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Independence and happiness

Maurice Saatchi wrote in the Telegraph

”Conservatism meets the claim of men and women as Aristotle put it: ‘To be ruled by none, if possible. Or, if this is not possible, to be as independent as they can reasonably be.’

By contrast, Labour wants as many people as possible to be dependent on it. That is why it has hired one million more citizens directly onto its own payroll. That is why it has nearly doubled the percentage of the population who receive a benefit or credit from the government, from 24 per cent to 40 per cent. . .Labour wants people to be dependent. Conservatives want people to be independent. That is the true and simple difference between the two parties.”

Though it is difficult to argue with a Baron who has made a career as a persuasive advertiser, I do not believe his statement adequately describes conservatism, nor do I find it very appealing. I would like people to be happy and to live with dignity and hope. I think this is what many people want whether they are members of the Conservative or Labour parties. Where Conservatives and Labour differ is how they think this can be achieved, in their methods.

Labour wants government to do more for people. Unfortunately this leads to people doing less and feeling worse about themselves. Labour's expansionist government policies create conditions harmful to happiness.

Conservatives, in contrast, understand that to give people a chance to be happy the optimal method is freedom. People have to be free, living and creating freely, free to make their own decisions, unburdened by heavy taxes and government controls. (As you know, this was actually a 19th century Liberal idea.) Conservatives realize that government has to focus on key tasks – supporting the rule of just law, taking care of crime and defence, and providing a safety net for people who are so disabled they cannot take care of themselves. When government does focus, it does a few essential things well. It doesn't suck all the oxygen out of the air with its demands for taxes and its rules and regulations, and the marvellous individual creative energies of men and women working alone and together is released.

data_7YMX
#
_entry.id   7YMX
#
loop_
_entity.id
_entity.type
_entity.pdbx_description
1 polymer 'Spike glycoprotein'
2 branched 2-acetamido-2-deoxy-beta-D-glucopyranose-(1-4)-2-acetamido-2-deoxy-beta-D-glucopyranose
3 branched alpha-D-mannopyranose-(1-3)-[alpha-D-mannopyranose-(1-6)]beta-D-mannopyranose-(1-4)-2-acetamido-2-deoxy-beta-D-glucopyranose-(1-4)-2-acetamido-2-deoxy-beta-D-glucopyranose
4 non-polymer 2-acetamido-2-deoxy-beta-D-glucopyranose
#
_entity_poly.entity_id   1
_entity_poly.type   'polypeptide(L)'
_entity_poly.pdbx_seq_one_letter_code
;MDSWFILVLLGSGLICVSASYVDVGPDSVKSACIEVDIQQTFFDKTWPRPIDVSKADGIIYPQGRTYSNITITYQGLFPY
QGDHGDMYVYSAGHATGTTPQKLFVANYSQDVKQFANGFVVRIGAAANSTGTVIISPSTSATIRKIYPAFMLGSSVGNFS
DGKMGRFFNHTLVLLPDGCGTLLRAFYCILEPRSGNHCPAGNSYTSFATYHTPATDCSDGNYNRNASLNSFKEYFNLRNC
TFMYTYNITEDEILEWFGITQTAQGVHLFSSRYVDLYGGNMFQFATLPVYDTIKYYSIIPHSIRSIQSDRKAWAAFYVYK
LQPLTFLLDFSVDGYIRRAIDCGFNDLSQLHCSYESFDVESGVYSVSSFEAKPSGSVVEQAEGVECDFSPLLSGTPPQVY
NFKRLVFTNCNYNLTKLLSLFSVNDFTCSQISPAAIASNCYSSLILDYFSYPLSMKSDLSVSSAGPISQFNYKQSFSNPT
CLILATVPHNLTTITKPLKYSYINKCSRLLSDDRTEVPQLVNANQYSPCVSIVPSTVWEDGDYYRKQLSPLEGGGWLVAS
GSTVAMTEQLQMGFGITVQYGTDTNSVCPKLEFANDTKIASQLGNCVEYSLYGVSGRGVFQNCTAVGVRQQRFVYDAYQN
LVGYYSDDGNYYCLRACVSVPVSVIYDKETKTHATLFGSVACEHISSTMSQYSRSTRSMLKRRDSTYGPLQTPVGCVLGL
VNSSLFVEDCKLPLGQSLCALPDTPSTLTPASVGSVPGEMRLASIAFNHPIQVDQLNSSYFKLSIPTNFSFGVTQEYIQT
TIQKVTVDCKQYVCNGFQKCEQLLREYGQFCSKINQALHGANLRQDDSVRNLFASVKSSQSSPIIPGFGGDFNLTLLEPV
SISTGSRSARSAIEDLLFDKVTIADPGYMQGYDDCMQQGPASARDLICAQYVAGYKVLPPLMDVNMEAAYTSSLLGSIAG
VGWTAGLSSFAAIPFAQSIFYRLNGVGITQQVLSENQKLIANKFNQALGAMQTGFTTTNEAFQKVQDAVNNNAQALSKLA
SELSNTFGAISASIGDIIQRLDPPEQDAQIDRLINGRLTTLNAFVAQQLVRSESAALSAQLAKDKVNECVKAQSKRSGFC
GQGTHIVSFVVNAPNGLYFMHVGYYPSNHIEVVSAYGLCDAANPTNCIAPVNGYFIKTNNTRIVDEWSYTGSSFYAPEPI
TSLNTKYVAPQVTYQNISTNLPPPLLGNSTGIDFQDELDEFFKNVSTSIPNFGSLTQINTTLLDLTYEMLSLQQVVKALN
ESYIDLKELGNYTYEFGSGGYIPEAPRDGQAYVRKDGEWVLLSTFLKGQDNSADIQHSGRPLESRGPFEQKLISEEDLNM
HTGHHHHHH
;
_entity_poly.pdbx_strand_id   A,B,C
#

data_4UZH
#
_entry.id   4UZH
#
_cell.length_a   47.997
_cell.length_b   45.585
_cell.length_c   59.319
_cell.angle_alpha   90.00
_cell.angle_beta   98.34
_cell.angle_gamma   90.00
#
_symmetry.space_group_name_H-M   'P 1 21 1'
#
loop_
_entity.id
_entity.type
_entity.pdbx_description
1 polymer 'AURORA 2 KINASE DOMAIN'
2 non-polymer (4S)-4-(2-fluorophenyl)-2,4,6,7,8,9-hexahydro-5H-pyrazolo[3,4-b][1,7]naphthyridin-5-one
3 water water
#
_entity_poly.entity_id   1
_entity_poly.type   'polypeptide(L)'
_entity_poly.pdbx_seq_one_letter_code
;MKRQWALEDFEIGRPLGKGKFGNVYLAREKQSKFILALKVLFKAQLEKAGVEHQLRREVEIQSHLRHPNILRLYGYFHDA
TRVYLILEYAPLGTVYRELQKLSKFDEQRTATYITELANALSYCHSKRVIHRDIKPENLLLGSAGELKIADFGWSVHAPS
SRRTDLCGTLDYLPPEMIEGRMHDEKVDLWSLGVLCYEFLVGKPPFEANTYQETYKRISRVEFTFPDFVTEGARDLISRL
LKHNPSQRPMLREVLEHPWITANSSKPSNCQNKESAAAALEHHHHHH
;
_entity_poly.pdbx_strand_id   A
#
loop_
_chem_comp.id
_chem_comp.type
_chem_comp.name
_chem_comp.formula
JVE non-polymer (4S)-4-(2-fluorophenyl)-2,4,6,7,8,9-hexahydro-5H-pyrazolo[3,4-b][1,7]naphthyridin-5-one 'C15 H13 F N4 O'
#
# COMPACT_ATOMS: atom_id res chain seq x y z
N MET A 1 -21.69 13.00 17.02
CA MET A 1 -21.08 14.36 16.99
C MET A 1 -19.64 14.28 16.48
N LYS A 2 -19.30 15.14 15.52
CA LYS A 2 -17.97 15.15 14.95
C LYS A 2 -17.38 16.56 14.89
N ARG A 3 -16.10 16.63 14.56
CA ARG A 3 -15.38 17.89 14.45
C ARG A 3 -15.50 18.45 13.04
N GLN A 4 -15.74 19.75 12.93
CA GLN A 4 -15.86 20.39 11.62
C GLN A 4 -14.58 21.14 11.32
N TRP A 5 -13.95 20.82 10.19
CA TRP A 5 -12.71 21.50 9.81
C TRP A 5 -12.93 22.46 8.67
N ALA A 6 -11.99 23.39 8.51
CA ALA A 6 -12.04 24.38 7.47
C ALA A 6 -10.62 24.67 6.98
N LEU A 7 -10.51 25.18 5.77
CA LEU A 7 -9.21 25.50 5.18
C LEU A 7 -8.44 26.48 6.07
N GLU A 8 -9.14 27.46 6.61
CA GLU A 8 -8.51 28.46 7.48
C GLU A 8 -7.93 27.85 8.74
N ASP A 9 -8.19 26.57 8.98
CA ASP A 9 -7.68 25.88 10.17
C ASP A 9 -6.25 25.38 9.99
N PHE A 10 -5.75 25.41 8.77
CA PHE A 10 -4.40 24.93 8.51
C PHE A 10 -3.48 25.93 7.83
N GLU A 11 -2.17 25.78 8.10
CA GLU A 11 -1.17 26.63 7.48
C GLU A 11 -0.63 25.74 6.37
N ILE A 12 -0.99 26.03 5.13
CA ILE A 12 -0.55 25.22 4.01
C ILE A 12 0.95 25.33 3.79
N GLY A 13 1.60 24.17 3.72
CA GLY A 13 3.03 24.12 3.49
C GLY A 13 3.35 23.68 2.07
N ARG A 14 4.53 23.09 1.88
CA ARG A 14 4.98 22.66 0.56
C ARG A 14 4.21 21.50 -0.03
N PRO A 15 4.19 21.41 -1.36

The big, unfocused government that insists on doing everything for people is like the over-protective parent who makes his child a basket case. 21st century American Liberals, Lib-Dems, and Labour think that government is the only answer to every problem. They believe with a quasi-religious faith that government is going to make us happy by controlling every aspect of life. The only thing against them is British history and the human spirit.

So I would amend Saatchi's idea in this way – let’s recognize that people want to be happy and that freedom and independence are essential conditions for achieving happiness.

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